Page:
Taking Print Innovation to a New Level, a German Newspaper Created a 7-Foot Infographic

The record-setting celebration of Berlin's iconic TV Tower turning 50 even featured the perfect ad on the back

The massive insert in newspaper B.Z. celebrated Berlin's 50-year-old TV Tower. Getty Images and B.Z.

Compared to its shinier TV and digital counterparts, print is rarely seen as an exciting or innovative ad medium these days–but when executed correctly, it is a powerful way to creatively engage targeted consumers.

Given the physical parameters of print, especially for newspapers, you’d be forgiven for thinking there’s not much room for innovation, but German newspaper B.Z. knocked that idea on the head with a sprawling 7-foot-long infographic insert.

Printer Mirko Grandau checks the print quality in random samples
Stephan Wallocha

The pull-out paid homage to Berlin’s 1,207-foot-high TV Tower and featured a mega ad for Ferrero on the back. The insert was published in late 2019 to celebrate the tower’s 50th birthday, so we’re clearly a bit behind on our German newspaper innovation updates, but we wanted to share it nonetheless.

Ronald Ehrich monitors the printing process of the ad.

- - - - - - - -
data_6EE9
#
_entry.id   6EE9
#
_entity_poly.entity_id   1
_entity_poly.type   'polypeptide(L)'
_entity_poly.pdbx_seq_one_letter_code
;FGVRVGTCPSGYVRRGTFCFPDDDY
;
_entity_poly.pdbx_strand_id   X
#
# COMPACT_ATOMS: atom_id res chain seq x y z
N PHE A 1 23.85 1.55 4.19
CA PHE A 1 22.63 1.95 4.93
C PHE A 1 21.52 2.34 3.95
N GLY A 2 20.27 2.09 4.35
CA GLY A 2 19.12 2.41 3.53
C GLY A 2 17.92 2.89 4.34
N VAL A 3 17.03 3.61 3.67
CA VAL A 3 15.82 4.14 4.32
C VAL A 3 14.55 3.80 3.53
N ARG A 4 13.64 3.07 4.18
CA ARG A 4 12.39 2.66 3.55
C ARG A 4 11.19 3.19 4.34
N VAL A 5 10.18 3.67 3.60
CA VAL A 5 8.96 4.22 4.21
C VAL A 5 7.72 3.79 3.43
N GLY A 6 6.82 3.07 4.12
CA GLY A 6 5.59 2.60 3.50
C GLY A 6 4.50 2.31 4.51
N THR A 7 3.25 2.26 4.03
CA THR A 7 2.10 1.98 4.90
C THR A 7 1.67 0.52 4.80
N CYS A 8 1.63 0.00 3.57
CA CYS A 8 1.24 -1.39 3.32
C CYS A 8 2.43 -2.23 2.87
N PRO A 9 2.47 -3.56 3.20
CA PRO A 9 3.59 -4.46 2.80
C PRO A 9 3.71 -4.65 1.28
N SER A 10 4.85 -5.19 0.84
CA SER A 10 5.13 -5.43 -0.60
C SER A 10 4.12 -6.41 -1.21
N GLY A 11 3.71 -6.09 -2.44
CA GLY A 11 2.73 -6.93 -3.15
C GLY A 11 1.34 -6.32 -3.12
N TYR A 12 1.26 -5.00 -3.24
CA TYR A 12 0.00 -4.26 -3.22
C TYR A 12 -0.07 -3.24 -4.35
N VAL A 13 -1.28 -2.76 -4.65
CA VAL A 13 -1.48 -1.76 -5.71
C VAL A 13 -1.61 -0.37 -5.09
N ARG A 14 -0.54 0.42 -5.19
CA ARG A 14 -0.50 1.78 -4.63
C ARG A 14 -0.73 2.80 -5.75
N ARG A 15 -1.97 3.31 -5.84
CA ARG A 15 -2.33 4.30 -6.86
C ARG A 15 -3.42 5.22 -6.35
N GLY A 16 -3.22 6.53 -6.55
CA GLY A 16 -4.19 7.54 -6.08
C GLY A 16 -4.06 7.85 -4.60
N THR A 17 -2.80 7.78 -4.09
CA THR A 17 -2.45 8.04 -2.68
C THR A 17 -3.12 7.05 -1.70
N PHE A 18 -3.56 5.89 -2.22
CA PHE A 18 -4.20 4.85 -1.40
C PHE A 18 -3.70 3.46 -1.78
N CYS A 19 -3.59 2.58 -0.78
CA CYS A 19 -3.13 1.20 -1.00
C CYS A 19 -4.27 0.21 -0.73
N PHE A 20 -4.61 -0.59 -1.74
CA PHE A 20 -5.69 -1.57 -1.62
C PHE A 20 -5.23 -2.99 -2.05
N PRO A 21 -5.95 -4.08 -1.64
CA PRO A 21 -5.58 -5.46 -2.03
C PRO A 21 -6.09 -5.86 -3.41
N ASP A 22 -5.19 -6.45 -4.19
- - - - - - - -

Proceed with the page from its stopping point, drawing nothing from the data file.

The infographic is the “largest in the world,” as judged by the Record Institute for Germany, and spanned six double pages, featuring detailed graphics about the tower from its foundation, antenna and operating room to the history of the building. The tower, erected in 1965, is seen as a symbol of national unity in the country and a popular tourist attraction.

On the back of it, Ferrero ran what the newspaper claims is now the longest print ad in the world. The ad, which you can see below, features the Ferrero Duplo, which the confectioner boasts as “the longest praline in the world”—perfectly suited to sponsor a project like this.

Below are the full infographic and ad:


@saramayspary sara.spary@adweek.com Sara Spary is a freelance journalist based in London. She's been a reporter for eight years, covering advertising and consumer brands.